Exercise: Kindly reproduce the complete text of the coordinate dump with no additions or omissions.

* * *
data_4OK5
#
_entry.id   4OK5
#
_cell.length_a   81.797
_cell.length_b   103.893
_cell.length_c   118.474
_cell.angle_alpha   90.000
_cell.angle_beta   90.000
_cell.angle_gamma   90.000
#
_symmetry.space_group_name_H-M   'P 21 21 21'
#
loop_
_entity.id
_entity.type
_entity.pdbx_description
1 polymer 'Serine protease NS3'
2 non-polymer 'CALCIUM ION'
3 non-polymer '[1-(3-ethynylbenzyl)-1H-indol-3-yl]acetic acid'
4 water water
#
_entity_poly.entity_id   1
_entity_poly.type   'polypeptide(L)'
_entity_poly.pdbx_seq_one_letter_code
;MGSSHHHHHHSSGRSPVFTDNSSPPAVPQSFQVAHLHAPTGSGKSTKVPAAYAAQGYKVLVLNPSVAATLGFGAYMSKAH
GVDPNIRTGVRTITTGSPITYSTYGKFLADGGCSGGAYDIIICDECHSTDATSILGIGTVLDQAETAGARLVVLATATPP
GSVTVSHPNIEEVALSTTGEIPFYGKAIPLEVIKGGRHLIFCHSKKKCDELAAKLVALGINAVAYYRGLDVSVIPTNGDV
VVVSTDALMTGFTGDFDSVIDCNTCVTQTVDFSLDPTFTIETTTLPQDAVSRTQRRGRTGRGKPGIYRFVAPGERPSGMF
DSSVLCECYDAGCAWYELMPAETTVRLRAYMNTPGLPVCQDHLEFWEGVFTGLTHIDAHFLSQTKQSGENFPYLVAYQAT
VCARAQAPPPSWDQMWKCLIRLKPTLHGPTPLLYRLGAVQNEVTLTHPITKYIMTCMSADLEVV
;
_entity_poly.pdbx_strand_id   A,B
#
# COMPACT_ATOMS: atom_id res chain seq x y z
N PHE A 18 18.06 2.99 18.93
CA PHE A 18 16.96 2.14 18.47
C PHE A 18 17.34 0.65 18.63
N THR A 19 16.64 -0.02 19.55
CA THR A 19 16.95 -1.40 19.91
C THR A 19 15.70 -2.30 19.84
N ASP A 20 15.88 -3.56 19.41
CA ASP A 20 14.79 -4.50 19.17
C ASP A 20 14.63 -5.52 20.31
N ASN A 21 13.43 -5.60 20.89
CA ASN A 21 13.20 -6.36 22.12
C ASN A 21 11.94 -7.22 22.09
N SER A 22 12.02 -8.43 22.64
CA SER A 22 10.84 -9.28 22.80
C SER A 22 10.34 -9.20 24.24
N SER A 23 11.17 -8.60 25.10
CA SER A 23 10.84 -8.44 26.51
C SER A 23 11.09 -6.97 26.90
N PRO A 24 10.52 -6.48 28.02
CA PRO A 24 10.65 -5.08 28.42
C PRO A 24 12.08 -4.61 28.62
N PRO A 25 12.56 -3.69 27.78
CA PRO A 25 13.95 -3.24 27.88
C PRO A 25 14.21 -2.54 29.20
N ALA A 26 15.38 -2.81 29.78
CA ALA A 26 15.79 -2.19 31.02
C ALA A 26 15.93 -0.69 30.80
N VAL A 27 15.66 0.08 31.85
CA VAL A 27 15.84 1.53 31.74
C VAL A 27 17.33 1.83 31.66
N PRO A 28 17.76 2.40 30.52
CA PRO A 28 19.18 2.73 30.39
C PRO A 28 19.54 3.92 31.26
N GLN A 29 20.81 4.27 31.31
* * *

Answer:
data_4OK5
#
_entry.id   4OK5
#
_cell.length_a   81.797
_cell.length_b   103.893
_cell.length_c   118.474
_cell.angle_alpha   90.000
_cell.angle_beta   90.000
_cell.angle_gamma   90.000
#
_symmetry.space_group_name_H-M   'P 21 21 21'
#
loop_
_entity.id
_entity.type
_entity.pdbx_description
1 polymer 'Serine protease NS3'
2 non-polymer 'CALCIUM ION'
3 non-polymer '[1-(3-ethynylbenzyl)-1H-indol-3-yl]acetic acid'
4 water water
#
_entity_poly.entity_id   1
_entity_poly.type   'polypeptide(L)'
_entity_poly.pdbx_seq_one_letter_code
;MGSSHHHHHHSSGRSPVFTDNSSPPAVPQSFQVAHLHAPTGSGKSTKVPAAYAAQGYKVLVLNPSVAATLGFGAYMSKAH
GVDPNIRTGVRTITTGSPITYSTYGKFLADGGCSGGAYDIIICDECHSTDATSILGIGTVLDQAETAGARLVVLATATPP
GSVTVSHPNIEEVALSTTGEIPFYGKAIPLEVIKGGRHLIFCHSKKKCDELAAKLVALGINAVAYYRGLDVSVIPTNGDV
VVVSTDALMTGFTGDFDSVIDCNTCVTQTVDFSLDPTFTIETTTLPQDAVSRTQRRGRTGRGKPGIYRFVAPGERPSGMF
DSSVLCECYDAGCAWYELMPAETTVRLRAYMNTPGLPVCQDHLEFWEGVFTGLTHIDAHFLSQTKQSGENFPYLVAYQAT
VCARAQAPPPSWDQMWKCLIRLKPTLHGPTPLLYRLGAVQNEVTLTHPITKYIMTCMSADLEVV
;
_entity_poly.pdbx_strand_id   A,B
#
# COMPACT_ATOMS: atom_id res chain seq x y z
N PHE A 18 18.06 2.99 18.93
CA PHE A 18 16.96 2.14 18.47
C PHE A 18 17.34 0.65 18.63
N THR A 19 16.64 -0.02 19.55
CA THR A 19 16.95 -1.40 19.91
C THR A 19 15.70 -2.30 19.84
N ASP A 20 15.88 -3.56 19.41
CA ASP A 20 14.79 -4.50 19.17
C ASP A 20 14.63 -5.52 20.31
N ASN A 21 13.43 -5.60 20.89
CA ASN A 21 13.20 -6.36 22.12
C ASN A 21 11.94 -7.22 22.09
N SER A 22 12.02 -8.43 22.64
CA SER A 22 10.84 -9.28 22.80
C SER A 22 10.34 -9.20 24.24
N SER A 23 11.17 -8.60 25.10
CA SER A 23 10.84 -8.44 26.51
C SER A 23 11.09 -6.97 26.90
N PRO A 24 10.52 -6.48 28.02
CA PRO A 24 10.65 -5.08 28.42
C PRO A 24 12.08 -4.61 28.62
N PRO A 25 12.56 -3.69 27.78
CA PRO A 25 13.95 -3.24 27.88
C PRO A 25 14.21 -2.54 29.20
N ALA A 26 15.38 -2.81 29.78
CA ALA A 26 15.79 -2.19 31.02
C ALA A 26 15.93 -0.69 30.80
N VAL A 27 15.66 0.08 31.85
CA VAL A 27 15.84 1.53 31.74
C VAL A 27 17.33 1.83 31.66
N PRO A 28 17.76 2.40 30.52
CA PRO A 28 19.18 2.73 30.39
C PRO A 28 19.54 3.92 31.26
N GLN A 29 20.81 4.27 31.31